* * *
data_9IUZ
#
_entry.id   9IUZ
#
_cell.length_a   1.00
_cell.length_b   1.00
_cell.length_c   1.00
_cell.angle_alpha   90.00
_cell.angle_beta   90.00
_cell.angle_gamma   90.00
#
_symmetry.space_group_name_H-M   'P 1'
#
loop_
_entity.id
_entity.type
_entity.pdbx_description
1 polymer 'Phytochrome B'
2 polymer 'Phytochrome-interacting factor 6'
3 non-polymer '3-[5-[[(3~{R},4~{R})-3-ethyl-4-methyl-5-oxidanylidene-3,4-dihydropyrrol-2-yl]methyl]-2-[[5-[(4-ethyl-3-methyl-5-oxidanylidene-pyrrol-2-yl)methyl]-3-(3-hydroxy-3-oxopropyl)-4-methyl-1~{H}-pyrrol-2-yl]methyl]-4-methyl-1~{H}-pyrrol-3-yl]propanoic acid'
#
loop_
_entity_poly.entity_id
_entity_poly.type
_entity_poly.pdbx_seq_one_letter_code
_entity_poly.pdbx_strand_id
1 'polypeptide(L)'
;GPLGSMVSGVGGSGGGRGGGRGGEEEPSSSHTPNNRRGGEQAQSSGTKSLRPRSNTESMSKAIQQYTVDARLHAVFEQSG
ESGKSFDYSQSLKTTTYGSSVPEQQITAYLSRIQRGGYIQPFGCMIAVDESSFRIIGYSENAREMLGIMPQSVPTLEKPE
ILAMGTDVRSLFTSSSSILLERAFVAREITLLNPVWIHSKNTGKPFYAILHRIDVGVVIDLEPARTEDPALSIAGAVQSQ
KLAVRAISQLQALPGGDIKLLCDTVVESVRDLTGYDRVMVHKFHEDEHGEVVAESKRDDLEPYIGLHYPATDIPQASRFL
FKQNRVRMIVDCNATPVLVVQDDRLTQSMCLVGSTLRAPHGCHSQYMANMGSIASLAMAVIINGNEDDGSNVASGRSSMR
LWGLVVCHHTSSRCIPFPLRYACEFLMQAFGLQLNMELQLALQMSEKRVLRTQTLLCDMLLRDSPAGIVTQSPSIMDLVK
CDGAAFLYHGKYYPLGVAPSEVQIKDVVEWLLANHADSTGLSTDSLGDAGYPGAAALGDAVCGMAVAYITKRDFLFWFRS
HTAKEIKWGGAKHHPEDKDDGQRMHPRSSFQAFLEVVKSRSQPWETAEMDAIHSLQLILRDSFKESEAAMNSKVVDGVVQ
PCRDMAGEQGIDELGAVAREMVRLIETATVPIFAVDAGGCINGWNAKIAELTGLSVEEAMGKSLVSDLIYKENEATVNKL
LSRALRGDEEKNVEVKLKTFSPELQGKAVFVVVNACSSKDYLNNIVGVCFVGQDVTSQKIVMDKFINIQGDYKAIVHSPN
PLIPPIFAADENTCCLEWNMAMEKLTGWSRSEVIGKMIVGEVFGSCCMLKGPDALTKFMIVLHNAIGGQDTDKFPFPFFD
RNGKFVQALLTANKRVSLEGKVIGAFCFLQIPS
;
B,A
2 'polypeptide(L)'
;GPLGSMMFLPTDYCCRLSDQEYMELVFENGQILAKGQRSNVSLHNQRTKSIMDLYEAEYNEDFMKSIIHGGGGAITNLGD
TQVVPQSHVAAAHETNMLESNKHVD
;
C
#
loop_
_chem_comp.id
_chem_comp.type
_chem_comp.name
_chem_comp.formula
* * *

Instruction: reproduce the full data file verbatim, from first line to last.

data_9IUZ
#
_entry.id   9IUZ
#
_cell.length_a   1.00
_cell.length_b   1.00
_cell.length_c   1.00
_cell.angle_alpha   90.00
_cell.angle_beta   90.00
_cell.angle_gamma   90.00
#
_symmetry.space_group_name_H-M   'P 1'
#
loop_
_entity.id
_entity.type
_entity.pdbx_description
1 polymer 'Phytochrome B'
2 polymer 'Phytochrome-interacting factor 6'
3 non-polymer '3-[5-[[(3~{R},4~{R})-3-ethyl-4-methyl-5-oxidanylidene-3,4-dihydropyrrol-2-yl]methyl]-2-[[5-[(4-ethyl-3-methyl-5-oxidanylidene-pyrrol-2-yl)methyl]-3-(3-hydroxy-3-oxopropyl)-4-methyl-1~{H}-pyrrol-2-yl]methyl]-4-methyl-1~{H}-pyrrol-3-yl]propanoic acid'
#
loop_
_entity_poly.entity_id
_entity_poly.type
_entity_poly.pdbx_seq_one_letter_code
_entity_poly.pdbx_strand_id
1 'polypeptide(L)'
;GPLGSMVSGVGGSGGGRGGGRGGEEEPSSSHTPNNRRGGEQAQSSGTKSLRPRSNTESMSKAIQQYTVDARLHAVFEQSG
ESGKSFDYSQSLKTTTYGSSVPEQQITAYLSRIQRGGYIQPFGCMIAVDESSFRIIGYSENAREMLGIMPQSVPTLEKPE
ILAMGTDVRSLFTSSSSILLERAFVAREITLLNPVWIHSKNTGKPFYAILHRIDVGVVIDLEPARTEDPALSIAGAVQSQ
KLAVRAISQLQALPGGDIKLLCDTVVESVRDLTGYDRVMVHKFHEDEHGEVVAESKRDDLEPYIGLHYPATDIPQASRFL
FKQNRVRMIVDCNATPVLVVQDDRLTQSMCLVGSTLRAPHGCHSQYMANMGSIASLAMAVIINGNEDDGSNVASGRSSMR
LWGLVVCHHTSSRCIPFPLRYACEFLMQAFGLQLNMELQLALQMSEKRVLRTQTLLCDMLLRDSPAGIVTQSPSIMDLVK
CDGAAFLYHGKYYPLGVAPSEVQIKDVVEWLLANHADSTGLSTDSLGDAGYPGAAALGDAVCGMAVAYITKRDFLFWFRS
HTAKEIKWGGAKHHPEDKDDGQRMHPRSSFQAFLEVVKSRSQPWETAEMDAIHSLQLILRDSFKESEAAMNSKVVDGVVQ
PCRDMAGEQGIDELGAVAREMVRLIETATVPIFAVDAGGCINGWNAKIAELTGLSVEEAMGKSLVSDLIYKENEATVNKL
LSRALRGDEEKNVEVKLKTFSPELQGKAVFVVVNACSSKDYLNNIVGVCFVGQDVTSQKIVMDKFINIQGDYKAIVHSPN
PLIPPIFAADENTCCLEWNMAMEKLTGWSRSEVIGKMIVGEVFGSCCMLKGPDALTKFMIVLHNAIGGQDTDKFPFPFFD
RNGKFVQALLTANKRVSLEGKVIGAFCFLQIPS
;
B,A
2 'polypeptide(L)'
;GPLGSMMFLPTDYCCRLSDQEYMELVFENGQILAKGQRSNVSLHNQRTKSIMDLYEAEYNEDFMKSIIHGGGGAITNLGD
TQVVPQSHVAAAHETNMLESNKHVD
;
C
#
loop_
_chem_comp.id
_chem_comp.type
_chem_comp.name
_chem_comp.formula